Here are some cross-references I came up with. Again, double-check for your application before buying anything.

Denso:
Upstream: 234-4077
Downstream: 234-4079

Delphi:
Upstream: ES20044
Downstream: ES20046

Bosch:
Upstream: 15705
Downstream: 13280

I plan to take some pictures this weekend and post them here.

Don't forget to put a little bit of anti-seize compound on the new sensors' threads before you install them. This should be included with the sensors when you buy them.
 

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Thank you very much, DadzDodge.

I'll try to have a look before buying anything.
Is it easy to see without lifting the truck?
 

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Discussion Starter · #8 ·
Thank you very much, DadzDodge.

I'll try to have a look before buying anything.
Is it easy to see without lifting the truck?
Yes, sort of. I have an L-shaped driveway and I park the center of the truck over the grass while leaving the wheels on the asphalt. This allows me a way to get under the truck without raising it up. (I do still chock the wheels). If you have a way to get under the truck safely, you'll quickly find the sensors right within reach. The electrical connectors are easy to reach, too. It'll probably be Sunday afternoon before I can get to it, but I'll definitely post up some pictures to walk you through the process.
 

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I get down the truck a while ago, located the two sensors (good thing only has two). I saw the one before the cat has longer cable than the one after it. I thought that the upstream had 12" and the downstream the 18", or maybe someone changed them and put what they wanted.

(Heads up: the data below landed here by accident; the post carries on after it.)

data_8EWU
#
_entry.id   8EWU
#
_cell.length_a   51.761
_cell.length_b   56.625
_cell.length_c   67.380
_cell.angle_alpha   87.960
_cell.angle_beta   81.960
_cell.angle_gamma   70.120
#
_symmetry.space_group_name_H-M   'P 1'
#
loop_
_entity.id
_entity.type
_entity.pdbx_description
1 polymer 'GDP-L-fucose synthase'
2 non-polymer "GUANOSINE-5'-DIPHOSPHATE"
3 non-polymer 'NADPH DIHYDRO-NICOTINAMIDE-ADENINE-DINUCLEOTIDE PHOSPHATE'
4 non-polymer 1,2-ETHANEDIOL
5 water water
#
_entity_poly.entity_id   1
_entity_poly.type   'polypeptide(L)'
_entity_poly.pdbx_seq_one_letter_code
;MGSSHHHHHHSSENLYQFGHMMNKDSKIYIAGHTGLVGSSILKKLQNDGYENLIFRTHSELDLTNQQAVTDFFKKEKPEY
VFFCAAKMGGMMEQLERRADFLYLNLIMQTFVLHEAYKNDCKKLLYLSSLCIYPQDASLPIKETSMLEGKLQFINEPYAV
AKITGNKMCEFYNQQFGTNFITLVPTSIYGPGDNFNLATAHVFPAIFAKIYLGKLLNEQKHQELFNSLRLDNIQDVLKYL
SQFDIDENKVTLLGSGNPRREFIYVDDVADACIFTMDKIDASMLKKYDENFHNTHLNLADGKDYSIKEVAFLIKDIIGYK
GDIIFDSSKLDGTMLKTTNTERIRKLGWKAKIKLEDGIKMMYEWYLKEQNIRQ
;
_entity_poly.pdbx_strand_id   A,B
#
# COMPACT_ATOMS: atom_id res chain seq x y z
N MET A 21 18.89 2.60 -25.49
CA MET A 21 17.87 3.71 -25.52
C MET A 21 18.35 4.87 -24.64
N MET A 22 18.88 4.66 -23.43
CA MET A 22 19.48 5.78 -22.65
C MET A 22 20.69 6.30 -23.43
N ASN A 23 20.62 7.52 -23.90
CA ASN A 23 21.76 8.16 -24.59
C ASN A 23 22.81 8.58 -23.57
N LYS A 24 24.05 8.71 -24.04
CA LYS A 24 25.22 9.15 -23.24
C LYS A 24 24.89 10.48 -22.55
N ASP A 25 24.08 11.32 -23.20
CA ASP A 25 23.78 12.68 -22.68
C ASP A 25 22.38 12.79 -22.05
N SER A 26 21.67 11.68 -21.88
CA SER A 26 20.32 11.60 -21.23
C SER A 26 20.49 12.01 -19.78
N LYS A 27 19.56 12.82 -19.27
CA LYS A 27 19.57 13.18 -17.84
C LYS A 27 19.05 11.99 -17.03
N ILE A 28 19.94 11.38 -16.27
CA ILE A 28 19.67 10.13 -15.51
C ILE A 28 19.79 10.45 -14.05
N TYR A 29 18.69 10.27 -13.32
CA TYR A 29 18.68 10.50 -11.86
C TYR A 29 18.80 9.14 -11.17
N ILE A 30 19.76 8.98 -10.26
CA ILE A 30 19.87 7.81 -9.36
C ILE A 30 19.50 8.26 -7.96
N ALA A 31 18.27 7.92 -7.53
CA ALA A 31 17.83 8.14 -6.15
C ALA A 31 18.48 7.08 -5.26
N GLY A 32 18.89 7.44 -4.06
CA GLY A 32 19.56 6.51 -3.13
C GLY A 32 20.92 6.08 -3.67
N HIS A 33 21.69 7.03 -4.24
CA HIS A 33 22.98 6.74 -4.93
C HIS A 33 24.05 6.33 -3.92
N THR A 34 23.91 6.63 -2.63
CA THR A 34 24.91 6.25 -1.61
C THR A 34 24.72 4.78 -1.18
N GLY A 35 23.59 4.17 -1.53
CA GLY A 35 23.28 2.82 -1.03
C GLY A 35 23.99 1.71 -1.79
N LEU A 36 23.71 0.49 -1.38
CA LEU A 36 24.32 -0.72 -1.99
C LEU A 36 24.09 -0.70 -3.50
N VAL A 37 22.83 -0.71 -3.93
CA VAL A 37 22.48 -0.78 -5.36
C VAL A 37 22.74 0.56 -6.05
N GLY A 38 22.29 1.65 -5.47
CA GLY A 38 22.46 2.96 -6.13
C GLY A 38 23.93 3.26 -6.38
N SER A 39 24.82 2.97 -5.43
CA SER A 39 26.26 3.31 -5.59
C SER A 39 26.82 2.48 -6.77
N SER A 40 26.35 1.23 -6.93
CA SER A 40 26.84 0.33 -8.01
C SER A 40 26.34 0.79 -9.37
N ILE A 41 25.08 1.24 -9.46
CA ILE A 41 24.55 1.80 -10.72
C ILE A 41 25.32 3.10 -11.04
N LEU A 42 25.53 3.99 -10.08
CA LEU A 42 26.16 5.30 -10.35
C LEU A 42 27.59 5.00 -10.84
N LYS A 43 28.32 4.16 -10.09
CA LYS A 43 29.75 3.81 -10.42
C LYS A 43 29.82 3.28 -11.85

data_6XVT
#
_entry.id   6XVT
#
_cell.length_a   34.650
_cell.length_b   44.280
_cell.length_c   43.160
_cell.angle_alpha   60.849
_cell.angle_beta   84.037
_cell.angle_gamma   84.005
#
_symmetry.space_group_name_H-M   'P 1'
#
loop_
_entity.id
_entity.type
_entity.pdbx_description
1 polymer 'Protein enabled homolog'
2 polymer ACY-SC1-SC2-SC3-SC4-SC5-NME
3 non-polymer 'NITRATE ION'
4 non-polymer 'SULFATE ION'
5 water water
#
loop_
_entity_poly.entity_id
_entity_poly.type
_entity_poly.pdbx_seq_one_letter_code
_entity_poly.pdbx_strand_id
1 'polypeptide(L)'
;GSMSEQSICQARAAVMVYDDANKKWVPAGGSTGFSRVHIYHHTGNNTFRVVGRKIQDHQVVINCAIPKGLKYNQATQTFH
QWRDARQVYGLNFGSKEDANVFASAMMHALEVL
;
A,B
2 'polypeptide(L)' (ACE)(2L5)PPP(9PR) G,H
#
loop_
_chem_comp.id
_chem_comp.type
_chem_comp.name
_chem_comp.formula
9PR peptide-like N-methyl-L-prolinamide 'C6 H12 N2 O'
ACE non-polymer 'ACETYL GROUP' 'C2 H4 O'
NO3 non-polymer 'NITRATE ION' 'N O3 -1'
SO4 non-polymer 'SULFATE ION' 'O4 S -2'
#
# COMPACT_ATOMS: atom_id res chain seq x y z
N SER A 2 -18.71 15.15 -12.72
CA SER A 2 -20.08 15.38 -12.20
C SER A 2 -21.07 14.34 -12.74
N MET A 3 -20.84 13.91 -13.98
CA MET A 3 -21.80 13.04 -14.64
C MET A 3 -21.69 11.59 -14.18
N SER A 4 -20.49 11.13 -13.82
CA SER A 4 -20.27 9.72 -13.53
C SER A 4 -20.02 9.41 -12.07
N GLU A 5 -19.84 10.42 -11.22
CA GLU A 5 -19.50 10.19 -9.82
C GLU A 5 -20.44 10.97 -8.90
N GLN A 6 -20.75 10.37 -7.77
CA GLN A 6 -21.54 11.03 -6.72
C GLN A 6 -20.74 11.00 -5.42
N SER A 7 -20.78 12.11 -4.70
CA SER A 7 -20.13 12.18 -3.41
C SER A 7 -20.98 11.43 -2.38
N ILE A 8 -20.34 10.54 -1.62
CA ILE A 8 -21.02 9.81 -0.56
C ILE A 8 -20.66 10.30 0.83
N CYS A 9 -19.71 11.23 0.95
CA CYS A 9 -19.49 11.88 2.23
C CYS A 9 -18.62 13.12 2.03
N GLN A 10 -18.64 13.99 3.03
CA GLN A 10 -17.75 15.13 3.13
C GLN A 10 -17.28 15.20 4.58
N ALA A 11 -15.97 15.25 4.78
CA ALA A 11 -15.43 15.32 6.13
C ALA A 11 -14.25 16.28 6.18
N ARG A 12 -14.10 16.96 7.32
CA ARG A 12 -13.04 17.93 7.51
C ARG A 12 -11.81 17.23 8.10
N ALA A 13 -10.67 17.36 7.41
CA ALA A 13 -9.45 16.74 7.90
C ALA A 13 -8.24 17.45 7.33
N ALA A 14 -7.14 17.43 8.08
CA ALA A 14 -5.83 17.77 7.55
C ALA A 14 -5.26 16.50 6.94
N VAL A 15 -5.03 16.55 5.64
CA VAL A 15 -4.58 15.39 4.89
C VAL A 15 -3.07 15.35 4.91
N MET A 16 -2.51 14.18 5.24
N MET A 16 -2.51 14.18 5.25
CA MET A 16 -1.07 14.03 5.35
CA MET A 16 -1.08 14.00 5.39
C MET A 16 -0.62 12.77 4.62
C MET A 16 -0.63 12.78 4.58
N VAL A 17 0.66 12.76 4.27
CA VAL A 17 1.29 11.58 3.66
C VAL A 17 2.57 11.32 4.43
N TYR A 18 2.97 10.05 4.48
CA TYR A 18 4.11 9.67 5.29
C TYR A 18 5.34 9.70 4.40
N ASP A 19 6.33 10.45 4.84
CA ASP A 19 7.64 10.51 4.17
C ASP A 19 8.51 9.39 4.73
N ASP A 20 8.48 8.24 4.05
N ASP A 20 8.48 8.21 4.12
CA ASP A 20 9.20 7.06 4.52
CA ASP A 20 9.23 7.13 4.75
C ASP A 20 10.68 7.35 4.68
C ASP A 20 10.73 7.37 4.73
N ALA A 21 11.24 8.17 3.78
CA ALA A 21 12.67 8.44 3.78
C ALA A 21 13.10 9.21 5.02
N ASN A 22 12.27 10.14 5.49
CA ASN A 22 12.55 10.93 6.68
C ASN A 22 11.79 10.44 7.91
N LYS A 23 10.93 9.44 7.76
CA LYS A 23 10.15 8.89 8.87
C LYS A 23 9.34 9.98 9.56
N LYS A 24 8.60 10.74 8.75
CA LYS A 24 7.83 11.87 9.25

Does it make any sense?
 

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I don't understand why you didn't use a box end wrench from the beginning? You can just unplug the harness and slip the wrench over the wires (in most cases). The only thing I can think of is the harness plug was too big to do so? Even so, I've never gotten stuck on them even with an open end wrench. I also drive the truck or at least let it idle until the exhaust is warm, that way the sensor will release easier.

Also, the downstream sensor did not need replacing, and even if it did, it's not really necessary as all it does is monitor catalytic efficiency. But either way you got your problem solved :).
 

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Discussion Starter · #11 ·
Joe1500 -- I checked several suppliers' web pages before being convinced I only needed a 12" pigtail on the upstream sensor. I finally got under the truck before placing the order, just to be sure. Everything worked out fine, and the 12" pigtail for the upstream sensor and the 18" pigtail for the downstream sensor were both just right for our truck. I think where the confusion comes from is some trucks have two upstream sensors, one on either side of the truck, and one requires a longer pigtail than the other. At least that's the conclusion I arrived at. Also, yes, it's very possible that someone has already changed your sensors once. On our truck, there was an NTK sensor on the front and a Bosch on the back. Given that the downstream one came out easily, I suspect it had been replaced sometime in the past.

Snrusnak - the 7/8 box end is too small to fit over the electrical connector. Also, the oxygen sensor tool I was using was starting to round off the sensor's corners, so I was very happy that the sensor broke allowing me to fit the 7/8 box-end over the sensor's base. I had already warmed the exhaust AND used PB Blaster (and let it soak for a bit) but that sensor wasn't going to give up without a fight!